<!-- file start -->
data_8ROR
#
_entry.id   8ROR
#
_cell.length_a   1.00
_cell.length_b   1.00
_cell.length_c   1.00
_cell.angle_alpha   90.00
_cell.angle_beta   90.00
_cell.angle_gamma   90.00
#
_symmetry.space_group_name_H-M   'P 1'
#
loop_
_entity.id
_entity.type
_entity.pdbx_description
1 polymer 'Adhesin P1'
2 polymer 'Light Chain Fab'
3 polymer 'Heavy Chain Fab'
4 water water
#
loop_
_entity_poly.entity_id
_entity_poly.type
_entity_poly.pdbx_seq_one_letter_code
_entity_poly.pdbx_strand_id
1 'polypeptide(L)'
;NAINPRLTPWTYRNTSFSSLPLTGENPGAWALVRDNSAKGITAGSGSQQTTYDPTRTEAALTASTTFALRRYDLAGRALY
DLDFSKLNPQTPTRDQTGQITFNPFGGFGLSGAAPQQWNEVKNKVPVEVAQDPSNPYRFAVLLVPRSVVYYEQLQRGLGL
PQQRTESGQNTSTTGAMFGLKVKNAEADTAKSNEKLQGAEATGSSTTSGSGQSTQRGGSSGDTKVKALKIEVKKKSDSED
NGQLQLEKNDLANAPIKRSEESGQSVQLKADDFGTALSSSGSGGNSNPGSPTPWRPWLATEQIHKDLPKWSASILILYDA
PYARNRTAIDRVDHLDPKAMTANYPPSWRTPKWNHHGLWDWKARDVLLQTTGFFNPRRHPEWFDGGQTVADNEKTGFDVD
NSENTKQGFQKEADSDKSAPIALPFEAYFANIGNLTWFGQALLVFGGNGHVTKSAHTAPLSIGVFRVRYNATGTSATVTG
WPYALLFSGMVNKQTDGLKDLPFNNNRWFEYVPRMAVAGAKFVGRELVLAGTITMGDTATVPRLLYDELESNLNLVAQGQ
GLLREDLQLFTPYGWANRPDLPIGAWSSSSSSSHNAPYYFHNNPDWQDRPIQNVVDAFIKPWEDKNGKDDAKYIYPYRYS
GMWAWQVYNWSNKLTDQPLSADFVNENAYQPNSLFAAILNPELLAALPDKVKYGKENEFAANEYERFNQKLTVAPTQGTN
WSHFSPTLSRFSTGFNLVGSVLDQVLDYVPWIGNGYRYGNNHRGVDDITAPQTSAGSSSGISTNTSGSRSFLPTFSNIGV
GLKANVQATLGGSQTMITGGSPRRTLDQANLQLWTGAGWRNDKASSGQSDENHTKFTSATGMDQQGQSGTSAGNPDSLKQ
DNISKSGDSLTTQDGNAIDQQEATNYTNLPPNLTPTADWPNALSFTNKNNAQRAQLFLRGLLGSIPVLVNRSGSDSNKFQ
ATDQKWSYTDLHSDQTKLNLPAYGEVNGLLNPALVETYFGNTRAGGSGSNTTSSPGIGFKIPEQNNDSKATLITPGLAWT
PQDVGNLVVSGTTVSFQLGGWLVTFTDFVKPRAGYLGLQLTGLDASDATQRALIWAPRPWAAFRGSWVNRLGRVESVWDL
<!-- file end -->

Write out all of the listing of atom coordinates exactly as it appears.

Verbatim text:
data_8ROR
#
_entry.id   8ROR
#
_cell.length_a   1.00
_cell.length_b   1.00
_cell.length_c   1.00
_cell.angle_alpha   90.00
_cell.angle_beta   90.00
_cell.angle_gamma   90.00
#
_symmetry.space_group_name_H-M   'P 1'
#
loop_
_entity.id
_entity.type
_entity.pdbx_description
1 polymer 'Adhesin P1'
2 polymer 'Light Chain Fab'
3 polymer 'Heavy Chain Fab'
4 water water
#
loop_
_entity_poly.entity_id
_entity_poly.type
_entity_poly.pdbx_seq_one_letter_code
_entity_poly.pdbx_strand_id
1 'polypeptide(L)'
;NAINPRLTPWTYRNTSFSSLPLTGENPGAWALVRDNSAKGITAGSGSQQTTYDPTRTEAALTASTTFALRRYDLAGRALY
DLDFSKLNPQTPTRDQTGQITFNPFGGFGLSGAAPQQWNEVKNKVPVEVAQDPSNPYRFAVLLVPRSVVYYEQLQRGLGL
PQQRTESGQNTSTTGAMFGLKVKNAEADTAKSNEKLQGAEATGSSTTSGSGQSTQRGGSSGDTKVKALKIEVKKKSDSED
NGQLQLEKNDLANAPIKRSEESGQSVQLKADDFGTALSSSGSGGNSNPGSPTPWRPWLATEQIHKDLPKWSASILILYDA
PYARNRTAIDRVDHLDPKAMTANYPPSWRTPKWNHHGLWDWKARDVLLQTTGFFNPRRHPEWFDGGQTVADNEKTGFDVD
NSENTKQGFQKEADSDKSAPIALPFEAYFANIGNLTWFGQALLVFGGNGHVTKSAHTAPLSIGVFRVRYNATGTSATVTG
WPYALLFSGMVNKQTDGLKDLPFNNNRWFEYVPRMAVAGAKFVGRELVLAGTITMGDTATVPRLLYDELESNLNLVAQGQ
GLLREDLQLFTPYGWANRPDLPIGAWSSSSSSSHNAPYYFHNNPDWQDRPIQNVVDAFIKPWEDKNGKDDAKYIYPYRYS
GMWAWQVYNWSNKLTDQPLSADFVNENAYQPNSLFAAILNPELLAALPDKVKYGKENEFAANEYERFNQKLTVAPTQGTN
WSHFSPTLSRFSTGFNLVGSVLDQVLDYVPWIGNGYRYGNNHRGVDDITAPQTSAGSSSGISTNTSGSRSFLPTFSNIGV
GLKANVQATLGGSQTMITGGSPRRTLDQANLQLWTGAGWRNDKASSGQSDENHTKFTSATGMDQQGQSGTSAGNPDSLKQ
DNISKSGDSLTTQDGNAIDQQEATNYTNLPPNLTPTADWPNALSFTNKNNAQRAQLFLRGLLGSIPVLVNRSGSDSNKFQ
ATDQKWSYTDLHSDQTKLNLPAYGEVNGLLNPALVETYFGNTRAGGSGSNTTSSPGIGFKIPEQNNDSKATLITPGLAWT
PQDVGNLVVSGTTVSFQLGGWLVTFTDFVKPRAGYLGLQLTGLDASDATQRALIWAPRPWAAFRGSWVNRLGRVESVWDL